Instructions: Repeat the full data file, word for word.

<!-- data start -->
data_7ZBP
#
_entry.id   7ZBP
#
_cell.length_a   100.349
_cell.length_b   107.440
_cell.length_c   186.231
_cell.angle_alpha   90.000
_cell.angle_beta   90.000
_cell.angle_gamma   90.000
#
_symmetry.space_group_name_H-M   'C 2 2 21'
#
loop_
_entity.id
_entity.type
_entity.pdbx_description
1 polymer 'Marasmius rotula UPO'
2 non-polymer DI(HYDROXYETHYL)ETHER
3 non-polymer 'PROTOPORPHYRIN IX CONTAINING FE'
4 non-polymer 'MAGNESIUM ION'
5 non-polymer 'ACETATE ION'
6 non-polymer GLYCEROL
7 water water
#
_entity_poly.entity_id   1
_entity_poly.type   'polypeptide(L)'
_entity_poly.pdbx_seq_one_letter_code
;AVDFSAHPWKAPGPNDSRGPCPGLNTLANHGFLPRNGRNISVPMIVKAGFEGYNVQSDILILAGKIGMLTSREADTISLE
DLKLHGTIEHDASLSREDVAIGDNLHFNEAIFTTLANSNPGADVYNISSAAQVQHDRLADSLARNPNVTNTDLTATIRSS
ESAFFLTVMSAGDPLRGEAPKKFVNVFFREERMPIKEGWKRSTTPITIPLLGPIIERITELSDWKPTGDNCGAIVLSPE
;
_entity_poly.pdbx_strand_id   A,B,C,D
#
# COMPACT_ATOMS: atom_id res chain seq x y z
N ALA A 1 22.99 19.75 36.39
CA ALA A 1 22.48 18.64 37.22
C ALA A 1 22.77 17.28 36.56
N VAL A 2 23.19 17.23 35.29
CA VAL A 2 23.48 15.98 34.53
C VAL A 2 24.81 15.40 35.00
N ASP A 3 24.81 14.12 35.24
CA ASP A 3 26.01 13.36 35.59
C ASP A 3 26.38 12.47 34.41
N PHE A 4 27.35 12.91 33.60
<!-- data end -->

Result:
data_7ZBP
#
_entry.id   7ZBP
#
_cell.length_a   100.349
_cell.length_b   107.440
_cell.length_c   186.231
_cell.angle_alpha   90.000
_cell.angle_beta   90.000
_cell.angle_gamma   90.000
#
_symmetry.space_group_name_H-M   'C 2 2 21'
#
loop_
_entity.id
_entity.type
_entity.pdbx_description
1 polymer 'Marasmius rotula UPO'
2 non-polymer DI(HYDROXYETHYL)ETHER
3 non-polymer 'PROTOPORPHYRIN IX CONTAINING FE'
4 non-polymer 'MAGNESIUM ION'
5 non-polymer 'ACETATE ION'
6 non-polymer GLYCEROL
7 water water
#
_entity_poly.entity_id   1
_entity_poly.type   'polypeptide(L)'
_entity_poly.pdbx_seq_one_letter_code
;AVDFSAHPWKAPGPNDSRGPCPGLNTLANHGFLPRNGRNISVPMIVKAGFEGYNVQSDILILAGKIGMLTSREADTISLE
DLKLHGTIEHDASLSREDVAIGDNLHFNEAIFTTLANSNPGADVYNISSAAQVQHDRLADSLARNPNVTNTDLTATIRSS
ESAFFLTVMSAGDPLRGEAPKKFVNVFFREERMPIKEGWKRSTTPITIPLLGPIIERITELSDWKPTGDNCGAIVLSPE
;
_entity_poly.pdbx_strand_id   A,B,C,D
#
# COMPACT_ATOMS: atom_id res chain seq x y z
N ALA A 1 22.99 19.75 36.39
CA ALA A 1 22.48 18.64 37.22
C ALA A 1 22.77 17.28 36.56
N VAL A 2 23.19 17.23 35.29
CA VAL A 2 23.48 15.98 34.53
C VAL A 2 24.81 15.40 35.00
N ASP A 3 24.81 14.12 35.24
CA ASP A 3 26.01 13.36 35.59
C ASP A 3 26.38 12.47 34.41
N PHE A 4 27.35 12.91 33.60